This time last year, I was releasing my HENDERSON sisters trilogy … a story of family, love, betrayal and hope set against the background of rural Australia and the festivity of Christmas. I adored writing these sisters’ stories for
so many reasons. I’m one of three sisters, myself, and put so much of our dynamic into these girls’ lives. I loved writing their banter -the way they would fire rapid emails around the globe like a spiderweb connecting them even through different time-zones and at great distance.
The middle book of the trilogy, THE SHEIKH’S CONVENIENT MISTRESS, is one of my all time favourites. I’m going to paste the prologue below to show you why, but suffice it to say, there were two sexy alpha heroes in this book; only one of them got their Happily Ever After.
I’ve had A LOT of emails about the ‘other brother’, Ra’if. He was such a troubled, conflicted character, but so full of kindness and strength in the toughest of circumstances and it seems I’m not alone in having been wanting a happy ending for him. It’s been an entirely different experience for me to write a story based on a single character. Usually, I get an idea for a couple or a problem, and I build a book around that. But Ra’if was his own idea. His own story, and I have spent a long time imagining the kind of heroine who would challenge him and strengthen him, who would offer him that piece of the puzzle that he so badly needed.
Ra’if will be floating onto an e-book shelf soon – and I hope you love his story as much as you did Zamir’s. I know I have adored getting to know him better and can’t wait to share him!
Happy reading, CC.
PS Opening chapter of THE SHEIKH’S CONVENIENT MISTRESS following now..
Twenty three years earlier
“Don’t cry, Zamir.” She crouched down, her body slim, her hair plaited into a perfect style that wrapped around her head. “Please don’t cry, darling one. I’ll be back soon.”
The four year old boy with his spectacular complexion and enormous amber eyes did his best to stave off any more tears. “But you are always going, mama.”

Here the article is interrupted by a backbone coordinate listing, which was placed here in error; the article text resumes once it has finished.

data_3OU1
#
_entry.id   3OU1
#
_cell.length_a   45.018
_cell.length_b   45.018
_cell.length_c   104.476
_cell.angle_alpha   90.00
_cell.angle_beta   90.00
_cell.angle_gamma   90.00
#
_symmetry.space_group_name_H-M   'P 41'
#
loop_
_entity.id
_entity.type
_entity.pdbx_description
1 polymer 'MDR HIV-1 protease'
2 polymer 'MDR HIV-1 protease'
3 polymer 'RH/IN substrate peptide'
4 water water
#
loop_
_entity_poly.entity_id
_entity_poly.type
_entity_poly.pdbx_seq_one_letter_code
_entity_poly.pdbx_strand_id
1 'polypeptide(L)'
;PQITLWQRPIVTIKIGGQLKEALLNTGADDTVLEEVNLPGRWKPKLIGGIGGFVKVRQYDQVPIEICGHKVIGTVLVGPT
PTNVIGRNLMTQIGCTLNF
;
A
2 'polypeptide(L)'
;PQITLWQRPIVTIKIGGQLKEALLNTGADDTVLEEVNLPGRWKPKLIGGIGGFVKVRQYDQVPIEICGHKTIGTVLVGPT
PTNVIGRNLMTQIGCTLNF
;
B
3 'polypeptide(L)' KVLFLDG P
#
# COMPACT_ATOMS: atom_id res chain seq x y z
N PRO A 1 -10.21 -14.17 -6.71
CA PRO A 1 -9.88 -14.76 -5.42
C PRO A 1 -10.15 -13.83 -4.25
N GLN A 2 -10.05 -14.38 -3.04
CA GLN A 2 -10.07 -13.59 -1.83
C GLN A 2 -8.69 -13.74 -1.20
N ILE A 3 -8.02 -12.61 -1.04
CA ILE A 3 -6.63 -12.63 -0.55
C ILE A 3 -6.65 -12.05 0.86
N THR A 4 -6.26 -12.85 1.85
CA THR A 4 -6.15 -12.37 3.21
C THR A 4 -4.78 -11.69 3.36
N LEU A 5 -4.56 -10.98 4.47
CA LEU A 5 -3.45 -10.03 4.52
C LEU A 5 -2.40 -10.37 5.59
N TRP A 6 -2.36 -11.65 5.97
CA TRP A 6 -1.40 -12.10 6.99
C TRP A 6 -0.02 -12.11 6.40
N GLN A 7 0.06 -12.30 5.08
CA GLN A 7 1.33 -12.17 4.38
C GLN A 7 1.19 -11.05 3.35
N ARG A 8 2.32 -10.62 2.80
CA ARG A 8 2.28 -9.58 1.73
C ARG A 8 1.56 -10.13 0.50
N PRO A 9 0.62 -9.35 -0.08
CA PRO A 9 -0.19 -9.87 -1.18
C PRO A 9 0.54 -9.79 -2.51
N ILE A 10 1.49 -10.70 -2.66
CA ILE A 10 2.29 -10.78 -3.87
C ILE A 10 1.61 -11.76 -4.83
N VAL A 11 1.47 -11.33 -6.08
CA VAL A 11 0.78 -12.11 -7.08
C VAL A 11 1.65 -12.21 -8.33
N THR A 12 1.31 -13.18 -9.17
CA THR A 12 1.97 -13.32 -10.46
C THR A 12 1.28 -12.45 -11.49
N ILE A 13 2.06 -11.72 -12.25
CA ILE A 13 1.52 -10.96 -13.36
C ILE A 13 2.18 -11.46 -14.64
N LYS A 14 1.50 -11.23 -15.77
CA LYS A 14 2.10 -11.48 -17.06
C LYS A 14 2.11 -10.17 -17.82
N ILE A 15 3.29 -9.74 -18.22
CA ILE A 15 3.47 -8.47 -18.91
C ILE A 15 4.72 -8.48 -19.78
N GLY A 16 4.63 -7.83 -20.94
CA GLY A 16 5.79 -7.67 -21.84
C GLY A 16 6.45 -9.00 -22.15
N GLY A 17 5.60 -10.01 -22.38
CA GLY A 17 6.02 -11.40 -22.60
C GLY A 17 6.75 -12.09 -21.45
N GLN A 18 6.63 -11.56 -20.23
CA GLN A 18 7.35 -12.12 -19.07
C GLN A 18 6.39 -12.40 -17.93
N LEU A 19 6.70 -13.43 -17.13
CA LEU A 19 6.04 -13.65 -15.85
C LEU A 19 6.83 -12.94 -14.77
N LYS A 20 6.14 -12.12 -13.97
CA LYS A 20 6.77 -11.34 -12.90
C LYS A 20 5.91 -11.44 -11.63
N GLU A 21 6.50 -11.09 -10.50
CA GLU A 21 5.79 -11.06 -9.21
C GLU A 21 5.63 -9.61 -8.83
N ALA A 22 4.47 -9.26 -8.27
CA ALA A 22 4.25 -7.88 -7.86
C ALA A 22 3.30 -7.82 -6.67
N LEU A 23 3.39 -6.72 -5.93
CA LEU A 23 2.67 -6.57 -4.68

“I know,” she smiled wistfully and took one of his hands in hers. With her other, she reached behind him, to the far more stoic and seemingly unaffected Ra’if. Only two years older, he was cut from an entirely different cloth to his brother. Where Zamir felt all things deeply, Ra’if had always possessed an ability to hold a tight reign over his emotions.
“Why must you?” Zamir muttered, using her grip to lift her arm around his waist so that he could sidle close to her. She smelled like jasmine and magnolia.
“Because it is my job.”
His jutted lip was petulance itself. “You don’t have a job. You are the Queen.”
Cait swallowed her smile. “True, but I have duties I must carry out. There are thousands of people waiting for me in Pilati,” she explained quietly, referring to the capital city of Dashan.
“You’ll come back tonight?”
“Yes, I’ll come back tonight.” She joined the two brothers’ hands together and smiled to encompass them both. “Ra’if will keep you company until then. I promise to come and give you a goodnight kiss as soon as I am back.”
Zamir sniffled miserably. “I don’t want you to go.”
“Zami,” she laughed indulgently, standing and ruffling his thick black hair. “You always say that.”
“And you always go,” he countered.
“Yes. But I always come home again.”
She could have had no idea, of course, that this would be the one and only time when she wouldn’t.
That her beautiful boys, watching her walk elegantly down the long marbled corridor of the Central Palace, would never see her again.
If she had, she would have stayed longer. She would have hugged Zamir and Ra’if so tight, and listened to the beatings of their hearts.
Instead, she left; not to Pilati, in the end, but to her destiny and her death.
Zamir and Ra’if and would never be the same again.